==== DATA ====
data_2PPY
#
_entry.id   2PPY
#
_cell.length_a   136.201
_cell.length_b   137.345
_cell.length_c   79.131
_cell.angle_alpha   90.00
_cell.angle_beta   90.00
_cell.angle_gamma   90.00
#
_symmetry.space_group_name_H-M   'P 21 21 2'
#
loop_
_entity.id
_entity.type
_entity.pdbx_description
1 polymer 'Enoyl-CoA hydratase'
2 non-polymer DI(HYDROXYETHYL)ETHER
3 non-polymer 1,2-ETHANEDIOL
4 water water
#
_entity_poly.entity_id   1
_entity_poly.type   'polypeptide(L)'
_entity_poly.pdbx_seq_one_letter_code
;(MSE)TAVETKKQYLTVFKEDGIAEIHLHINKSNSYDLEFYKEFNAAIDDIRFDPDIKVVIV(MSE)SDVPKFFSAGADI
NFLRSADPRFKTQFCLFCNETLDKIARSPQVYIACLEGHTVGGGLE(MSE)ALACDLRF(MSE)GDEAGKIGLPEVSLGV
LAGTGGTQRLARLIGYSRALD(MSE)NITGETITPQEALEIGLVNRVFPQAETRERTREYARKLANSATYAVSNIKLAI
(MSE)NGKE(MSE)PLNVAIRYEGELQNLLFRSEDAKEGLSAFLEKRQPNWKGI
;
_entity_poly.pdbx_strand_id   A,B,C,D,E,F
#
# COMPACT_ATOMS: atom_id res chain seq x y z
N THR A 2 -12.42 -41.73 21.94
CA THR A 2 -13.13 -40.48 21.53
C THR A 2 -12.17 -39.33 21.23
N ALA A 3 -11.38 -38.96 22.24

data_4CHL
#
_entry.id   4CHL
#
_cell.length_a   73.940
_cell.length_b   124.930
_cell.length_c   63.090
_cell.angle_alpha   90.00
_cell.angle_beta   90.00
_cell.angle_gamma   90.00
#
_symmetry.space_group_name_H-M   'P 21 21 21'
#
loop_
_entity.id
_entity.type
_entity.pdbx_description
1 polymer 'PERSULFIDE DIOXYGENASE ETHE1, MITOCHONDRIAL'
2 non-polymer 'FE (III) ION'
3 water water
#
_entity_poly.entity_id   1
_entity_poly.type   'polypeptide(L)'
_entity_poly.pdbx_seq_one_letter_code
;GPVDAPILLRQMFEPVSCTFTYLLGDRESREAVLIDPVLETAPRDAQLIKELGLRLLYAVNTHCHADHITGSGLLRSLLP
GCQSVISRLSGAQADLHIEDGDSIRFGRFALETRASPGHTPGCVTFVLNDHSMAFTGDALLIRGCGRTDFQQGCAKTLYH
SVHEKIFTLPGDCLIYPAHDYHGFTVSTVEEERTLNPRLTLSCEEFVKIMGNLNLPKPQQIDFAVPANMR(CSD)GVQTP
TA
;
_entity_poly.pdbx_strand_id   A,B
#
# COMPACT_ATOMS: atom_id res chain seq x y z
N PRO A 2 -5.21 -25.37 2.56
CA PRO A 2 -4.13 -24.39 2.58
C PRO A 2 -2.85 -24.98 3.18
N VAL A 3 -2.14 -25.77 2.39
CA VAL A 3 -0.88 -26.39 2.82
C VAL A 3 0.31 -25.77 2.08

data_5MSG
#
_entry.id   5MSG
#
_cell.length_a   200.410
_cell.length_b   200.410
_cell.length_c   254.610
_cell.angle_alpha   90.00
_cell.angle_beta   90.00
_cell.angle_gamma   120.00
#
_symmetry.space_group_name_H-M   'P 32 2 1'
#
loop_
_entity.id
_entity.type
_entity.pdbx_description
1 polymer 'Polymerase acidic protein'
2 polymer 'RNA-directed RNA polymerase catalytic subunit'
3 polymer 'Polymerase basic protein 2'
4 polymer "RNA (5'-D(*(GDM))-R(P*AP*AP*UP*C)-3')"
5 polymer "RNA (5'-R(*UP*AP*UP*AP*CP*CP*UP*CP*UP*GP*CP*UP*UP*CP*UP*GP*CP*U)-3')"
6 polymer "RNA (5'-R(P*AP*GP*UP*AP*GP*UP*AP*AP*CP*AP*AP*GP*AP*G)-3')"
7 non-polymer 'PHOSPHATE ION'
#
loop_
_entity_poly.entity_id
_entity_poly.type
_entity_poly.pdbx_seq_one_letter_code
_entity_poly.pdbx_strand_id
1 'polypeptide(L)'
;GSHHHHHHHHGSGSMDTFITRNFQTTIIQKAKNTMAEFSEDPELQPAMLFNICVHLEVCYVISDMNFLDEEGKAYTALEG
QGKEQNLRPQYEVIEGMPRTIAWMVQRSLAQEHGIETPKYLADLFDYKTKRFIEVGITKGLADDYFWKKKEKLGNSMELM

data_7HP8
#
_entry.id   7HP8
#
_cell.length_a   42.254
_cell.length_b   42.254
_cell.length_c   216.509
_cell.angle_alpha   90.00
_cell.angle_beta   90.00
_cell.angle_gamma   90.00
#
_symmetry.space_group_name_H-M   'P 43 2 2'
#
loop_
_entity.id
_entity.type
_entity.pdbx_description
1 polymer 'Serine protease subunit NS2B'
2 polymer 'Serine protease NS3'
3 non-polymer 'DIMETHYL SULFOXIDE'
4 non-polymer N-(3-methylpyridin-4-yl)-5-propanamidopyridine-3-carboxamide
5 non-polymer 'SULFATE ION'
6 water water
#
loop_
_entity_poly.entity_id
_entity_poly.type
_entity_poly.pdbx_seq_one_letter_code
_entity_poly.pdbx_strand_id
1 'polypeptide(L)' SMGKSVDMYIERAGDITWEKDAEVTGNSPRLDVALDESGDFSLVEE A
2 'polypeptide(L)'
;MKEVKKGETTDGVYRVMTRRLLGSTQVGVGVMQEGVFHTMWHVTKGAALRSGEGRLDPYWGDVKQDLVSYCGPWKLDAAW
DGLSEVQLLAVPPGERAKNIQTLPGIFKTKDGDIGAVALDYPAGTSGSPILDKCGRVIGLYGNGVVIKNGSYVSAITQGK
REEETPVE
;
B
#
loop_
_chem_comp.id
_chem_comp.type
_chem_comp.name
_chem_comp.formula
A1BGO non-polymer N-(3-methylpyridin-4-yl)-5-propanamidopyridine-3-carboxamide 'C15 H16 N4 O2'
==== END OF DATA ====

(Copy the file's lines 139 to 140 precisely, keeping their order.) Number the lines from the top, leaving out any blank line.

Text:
2 'polypeptide(L)'
;MKEVKKGETTDGVYRVMTRRLLGSTQVGVGVMQEGVFHTMWHVTKGAALRSGEGRLDPYWGDVKQDLVSYCGPWKLDAAW